Gear of the year: Reuben Bakker-Dyos’s 2017 picks

Featuring versatile kit, a spendy action camera and one of those 'Team Sky helmets'

2017 has been a fun year of riding bikes and playing with tech — so here’s a list of things that have impressed me the most.


GoPro HERO6 Black

GoPro HERO6 Black
Jack Luke / Immediate Media

It hasn’t long been out and sadly I didn’t get a huge amount of time to play with it, but from the time I did have, I was completely and thoroughly impressed with the picture quality of the HERO6 Black.

Given the similarities to the HERO5 Black, a camera which I personally own, there was no learning curve with the 6. The camera felt as comfortable as its predecessor except for adding in those extra frame rates, the 240fps at 1080p being the most exciting new option.

It’s still expensive — though I think we’re used to saying that with every new GoPro that comes out — but they’re still the top of the tree when it comes to the action camera market.

GoPro HERO6 Black first ride review

MCFK 35s

MCFK 35s — made for road and cyclocross
Reuben Bakker-Dyos / Immediate Media

Several weeks ago I wrote about my go-to gear and included the MCFK 35s in that list. Since I’ve struggled to find a reason not to include them in this list, I just decided to go ahead and double up my choice.

Weighing in at 1,330g and costing not much over £1,500, you’d be hard pressed to find disc wheels that match this cost to weight ratio.

Over the course of last winter, and well into this year, I’ve run put several thousand miles on them on all kinds of terrain and weathers and they’ve never given me any issues. In short, these are the most well-rounded wheels I’ve ever used and I thoroughly recommend them.

Our favourite road/gravel products of 2017

Kask Protone

The Kask Protone has been my #1 helmet for several years now and I honestly can’t see myself replacing it for anything else. It’s been with me through some of the hottest, coldest and most exciting rides of my riding ‘career’.

I do enjoying wearing my Protone
Jørgen Rieck / Immediate Media

While the helmet does have its flaws (the foam padding on the retention system fell off I don’t know when), it’s a helmet that just feels so comfortable that even the padless parts don’t bother me.

The vents comfortably hold my glasses without fear of them shaking loose (though I do have to slot them in upside down for this confidence to kick in).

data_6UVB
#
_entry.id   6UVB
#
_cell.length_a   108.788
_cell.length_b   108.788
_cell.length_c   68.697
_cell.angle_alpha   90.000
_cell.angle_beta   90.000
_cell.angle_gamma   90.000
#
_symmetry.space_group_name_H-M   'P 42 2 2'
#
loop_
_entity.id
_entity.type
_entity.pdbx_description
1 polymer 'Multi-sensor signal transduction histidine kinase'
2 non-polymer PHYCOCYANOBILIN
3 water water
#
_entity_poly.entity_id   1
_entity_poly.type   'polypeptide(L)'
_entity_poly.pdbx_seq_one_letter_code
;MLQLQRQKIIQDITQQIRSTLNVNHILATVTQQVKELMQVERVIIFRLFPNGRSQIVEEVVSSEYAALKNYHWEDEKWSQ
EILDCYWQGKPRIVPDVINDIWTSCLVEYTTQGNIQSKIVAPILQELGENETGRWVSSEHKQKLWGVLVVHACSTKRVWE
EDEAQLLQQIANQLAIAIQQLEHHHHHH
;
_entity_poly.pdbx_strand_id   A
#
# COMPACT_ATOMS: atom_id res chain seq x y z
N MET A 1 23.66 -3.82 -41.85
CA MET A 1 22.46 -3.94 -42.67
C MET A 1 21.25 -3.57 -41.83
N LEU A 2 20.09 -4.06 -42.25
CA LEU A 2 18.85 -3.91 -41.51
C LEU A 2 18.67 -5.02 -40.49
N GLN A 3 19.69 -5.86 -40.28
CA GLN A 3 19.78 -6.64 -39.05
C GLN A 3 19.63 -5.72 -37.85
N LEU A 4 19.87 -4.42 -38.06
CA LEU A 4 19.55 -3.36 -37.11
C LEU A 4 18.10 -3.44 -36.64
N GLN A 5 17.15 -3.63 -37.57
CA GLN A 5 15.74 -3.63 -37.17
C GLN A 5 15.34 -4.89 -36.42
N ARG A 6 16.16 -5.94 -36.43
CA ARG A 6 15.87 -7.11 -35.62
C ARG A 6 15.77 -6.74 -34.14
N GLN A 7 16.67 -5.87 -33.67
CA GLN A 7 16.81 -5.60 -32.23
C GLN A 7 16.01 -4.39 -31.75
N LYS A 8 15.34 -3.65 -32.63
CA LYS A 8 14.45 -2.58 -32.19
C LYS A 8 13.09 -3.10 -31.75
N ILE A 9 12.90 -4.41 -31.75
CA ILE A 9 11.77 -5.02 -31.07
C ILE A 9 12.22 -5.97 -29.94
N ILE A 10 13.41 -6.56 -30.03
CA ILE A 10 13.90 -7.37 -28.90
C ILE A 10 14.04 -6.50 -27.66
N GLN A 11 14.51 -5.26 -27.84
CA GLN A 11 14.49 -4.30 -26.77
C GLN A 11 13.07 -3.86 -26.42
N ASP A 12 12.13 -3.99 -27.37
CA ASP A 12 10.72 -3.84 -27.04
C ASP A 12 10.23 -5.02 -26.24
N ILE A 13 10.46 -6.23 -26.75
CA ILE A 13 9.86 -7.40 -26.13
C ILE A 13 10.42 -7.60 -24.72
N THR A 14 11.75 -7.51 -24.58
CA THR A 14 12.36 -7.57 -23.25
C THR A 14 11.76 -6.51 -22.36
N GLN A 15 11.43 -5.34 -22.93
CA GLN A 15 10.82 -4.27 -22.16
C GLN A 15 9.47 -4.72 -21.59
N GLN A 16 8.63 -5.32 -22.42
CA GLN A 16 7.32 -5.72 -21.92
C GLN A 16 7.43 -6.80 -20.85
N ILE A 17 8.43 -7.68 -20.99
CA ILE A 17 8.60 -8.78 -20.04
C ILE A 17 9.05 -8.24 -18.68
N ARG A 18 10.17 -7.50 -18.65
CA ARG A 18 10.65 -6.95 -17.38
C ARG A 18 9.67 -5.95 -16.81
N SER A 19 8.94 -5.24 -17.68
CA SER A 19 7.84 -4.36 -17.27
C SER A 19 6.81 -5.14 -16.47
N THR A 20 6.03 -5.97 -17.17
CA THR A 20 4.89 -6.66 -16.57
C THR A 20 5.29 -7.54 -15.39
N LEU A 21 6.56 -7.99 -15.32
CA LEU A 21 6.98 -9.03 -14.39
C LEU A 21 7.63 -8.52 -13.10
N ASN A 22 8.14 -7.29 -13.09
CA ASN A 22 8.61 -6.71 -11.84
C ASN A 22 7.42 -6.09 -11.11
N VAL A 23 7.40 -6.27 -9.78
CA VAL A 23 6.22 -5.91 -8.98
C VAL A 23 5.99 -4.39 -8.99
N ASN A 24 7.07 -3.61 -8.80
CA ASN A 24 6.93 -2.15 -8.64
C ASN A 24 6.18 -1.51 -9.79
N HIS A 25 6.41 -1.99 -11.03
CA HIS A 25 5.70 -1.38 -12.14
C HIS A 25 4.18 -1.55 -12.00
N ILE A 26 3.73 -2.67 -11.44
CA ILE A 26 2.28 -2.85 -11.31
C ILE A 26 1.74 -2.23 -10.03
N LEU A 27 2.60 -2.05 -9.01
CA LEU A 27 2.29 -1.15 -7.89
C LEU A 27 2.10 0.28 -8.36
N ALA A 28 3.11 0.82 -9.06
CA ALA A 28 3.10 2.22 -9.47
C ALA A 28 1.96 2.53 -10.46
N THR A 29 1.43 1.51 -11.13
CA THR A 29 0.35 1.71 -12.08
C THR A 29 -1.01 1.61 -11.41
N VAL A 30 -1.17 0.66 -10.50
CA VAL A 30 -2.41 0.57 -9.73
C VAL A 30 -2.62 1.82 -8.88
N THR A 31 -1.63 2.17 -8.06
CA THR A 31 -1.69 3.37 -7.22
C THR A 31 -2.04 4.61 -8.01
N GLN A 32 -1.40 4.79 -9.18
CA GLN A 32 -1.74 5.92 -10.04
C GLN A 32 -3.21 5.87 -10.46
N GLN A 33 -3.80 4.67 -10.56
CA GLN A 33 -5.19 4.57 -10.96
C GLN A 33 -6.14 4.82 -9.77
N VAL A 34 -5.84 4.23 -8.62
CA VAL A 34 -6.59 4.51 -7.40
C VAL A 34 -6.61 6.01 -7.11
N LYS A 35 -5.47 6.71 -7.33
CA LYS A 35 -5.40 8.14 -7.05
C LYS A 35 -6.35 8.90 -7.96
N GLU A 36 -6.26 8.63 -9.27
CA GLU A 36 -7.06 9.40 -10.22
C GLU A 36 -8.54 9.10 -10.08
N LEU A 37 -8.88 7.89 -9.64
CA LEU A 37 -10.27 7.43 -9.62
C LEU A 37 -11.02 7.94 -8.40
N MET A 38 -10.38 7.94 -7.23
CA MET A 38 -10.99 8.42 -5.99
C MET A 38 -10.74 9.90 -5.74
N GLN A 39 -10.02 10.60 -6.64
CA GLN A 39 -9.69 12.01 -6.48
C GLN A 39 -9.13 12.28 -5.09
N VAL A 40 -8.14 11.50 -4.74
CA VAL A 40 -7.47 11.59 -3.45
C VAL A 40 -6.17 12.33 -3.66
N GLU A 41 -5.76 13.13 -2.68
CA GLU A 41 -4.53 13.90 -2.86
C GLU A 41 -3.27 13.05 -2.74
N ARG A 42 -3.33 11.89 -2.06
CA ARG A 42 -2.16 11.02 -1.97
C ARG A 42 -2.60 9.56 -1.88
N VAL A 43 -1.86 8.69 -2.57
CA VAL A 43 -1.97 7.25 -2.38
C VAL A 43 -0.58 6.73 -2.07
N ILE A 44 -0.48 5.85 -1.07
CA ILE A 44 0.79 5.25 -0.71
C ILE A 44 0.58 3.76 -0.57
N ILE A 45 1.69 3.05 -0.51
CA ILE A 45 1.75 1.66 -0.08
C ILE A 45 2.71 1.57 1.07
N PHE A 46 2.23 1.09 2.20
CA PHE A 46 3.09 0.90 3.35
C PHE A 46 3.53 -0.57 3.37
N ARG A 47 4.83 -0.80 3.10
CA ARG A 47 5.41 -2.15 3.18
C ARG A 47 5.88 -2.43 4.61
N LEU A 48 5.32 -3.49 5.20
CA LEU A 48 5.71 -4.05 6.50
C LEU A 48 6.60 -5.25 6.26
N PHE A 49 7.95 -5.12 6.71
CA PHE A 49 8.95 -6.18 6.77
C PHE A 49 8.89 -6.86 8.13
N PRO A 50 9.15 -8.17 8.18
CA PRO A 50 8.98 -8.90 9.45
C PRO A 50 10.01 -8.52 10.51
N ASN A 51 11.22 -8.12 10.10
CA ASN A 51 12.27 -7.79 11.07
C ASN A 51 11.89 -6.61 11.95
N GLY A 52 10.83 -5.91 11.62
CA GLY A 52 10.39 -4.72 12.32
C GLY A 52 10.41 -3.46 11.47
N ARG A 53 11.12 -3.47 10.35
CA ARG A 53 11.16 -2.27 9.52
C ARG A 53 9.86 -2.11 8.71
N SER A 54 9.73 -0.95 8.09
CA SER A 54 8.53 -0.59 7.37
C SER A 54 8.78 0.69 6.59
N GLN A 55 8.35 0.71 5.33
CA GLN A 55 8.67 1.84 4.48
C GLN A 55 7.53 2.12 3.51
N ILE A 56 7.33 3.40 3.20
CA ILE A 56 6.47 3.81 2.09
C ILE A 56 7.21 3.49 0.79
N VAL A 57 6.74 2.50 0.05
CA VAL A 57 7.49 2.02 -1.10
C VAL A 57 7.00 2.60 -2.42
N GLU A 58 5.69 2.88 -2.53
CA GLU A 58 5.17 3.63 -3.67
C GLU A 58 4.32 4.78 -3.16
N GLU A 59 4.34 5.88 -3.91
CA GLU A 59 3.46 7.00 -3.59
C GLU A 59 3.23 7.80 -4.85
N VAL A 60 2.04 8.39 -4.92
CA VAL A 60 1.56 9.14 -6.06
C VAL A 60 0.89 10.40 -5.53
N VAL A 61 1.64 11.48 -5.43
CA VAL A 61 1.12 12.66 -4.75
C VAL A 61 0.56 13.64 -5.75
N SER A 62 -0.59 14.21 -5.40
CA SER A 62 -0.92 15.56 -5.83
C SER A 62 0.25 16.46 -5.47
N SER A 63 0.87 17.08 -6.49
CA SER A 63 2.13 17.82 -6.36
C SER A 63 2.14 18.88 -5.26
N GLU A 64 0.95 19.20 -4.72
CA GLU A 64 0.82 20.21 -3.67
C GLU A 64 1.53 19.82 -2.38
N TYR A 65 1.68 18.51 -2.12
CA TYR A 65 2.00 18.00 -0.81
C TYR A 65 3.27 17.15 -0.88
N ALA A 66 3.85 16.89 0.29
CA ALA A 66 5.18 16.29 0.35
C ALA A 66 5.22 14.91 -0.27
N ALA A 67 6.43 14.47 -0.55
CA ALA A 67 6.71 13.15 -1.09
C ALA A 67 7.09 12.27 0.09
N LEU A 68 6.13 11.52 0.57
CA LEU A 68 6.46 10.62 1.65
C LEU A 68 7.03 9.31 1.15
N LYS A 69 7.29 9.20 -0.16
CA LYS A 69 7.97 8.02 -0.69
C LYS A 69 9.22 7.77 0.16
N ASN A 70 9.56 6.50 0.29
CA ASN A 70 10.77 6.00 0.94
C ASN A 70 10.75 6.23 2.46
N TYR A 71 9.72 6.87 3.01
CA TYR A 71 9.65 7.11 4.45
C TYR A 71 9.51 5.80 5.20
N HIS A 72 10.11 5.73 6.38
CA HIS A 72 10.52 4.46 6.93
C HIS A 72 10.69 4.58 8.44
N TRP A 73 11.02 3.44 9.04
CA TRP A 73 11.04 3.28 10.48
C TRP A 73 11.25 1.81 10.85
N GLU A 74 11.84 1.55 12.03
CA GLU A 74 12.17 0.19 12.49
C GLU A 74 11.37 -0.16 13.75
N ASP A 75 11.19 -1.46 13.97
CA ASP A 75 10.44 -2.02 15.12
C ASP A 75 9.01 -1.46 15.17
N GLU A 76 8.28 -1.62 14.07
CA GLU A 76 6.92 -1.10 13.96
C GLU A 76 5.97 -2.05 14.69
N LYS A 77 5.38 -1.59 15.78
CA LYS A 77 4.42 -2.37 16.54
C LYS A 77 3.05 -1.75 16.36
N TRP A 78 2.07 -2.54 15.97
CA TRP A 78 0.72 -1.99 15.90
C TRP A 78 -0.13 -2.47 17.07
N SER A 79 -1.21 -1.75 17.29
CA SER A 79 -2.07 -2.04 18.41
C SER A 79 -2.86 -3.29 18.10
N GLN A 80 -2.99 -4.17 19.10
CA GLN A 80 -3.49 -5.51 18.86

The Kask Protone vs. Giro Synthe MIPS

Moots Routt RSL

Several weeks ago was the last time I rode the Routt RSL, which has now gone on to begin its new life as a demo bike at a Moots dealer in London.

The last bike you might ever need?

It’s safe to say that I will miss this bike. It’s been my ‘everything bike’ this year having carried me through the gravel roads of Italy, early season hill-climb training and the smooth mountain roads of Mallorca as the most versatile bike I’ve ever ridden.

Moots Routt RSL
Reuben Bakker-Dyos / Immediate Media

With Ti having a buttery smooth ride and being tough to boot, the Routt RSL feels very confident — especially when things point downwards on rougher roads. That’s in part aided by the massive clearance that allowed for up to 38mm tyres in 700c (though for 2018 that’s been upped to 40mm) and 42mm with 650b wheels, giving huge amounts of extra grip and comfort.

Specialized Power Pro saddle

I first ran with the Power Pro last year, about a week before my LEJOG ride. Foolish? Probably, but six days and 1,018 miles later, it turned out to be one of the best purchases I’ve ever made.

Specialized Power Pro saddle is without a doubt ‘the one’ for me
Oli Woodman / Immediate Media

So good in fact that it’s the only saddle I now run. I’ve bought two to date, including the road and MTB SWAT systems that neatly mount underneath.

I’d ridden around 23,000 miles in total before I tried the Power Pro and with my total now running close to 33,000 miles, you can bet that a huge chunk of that difference was ridden on the Power.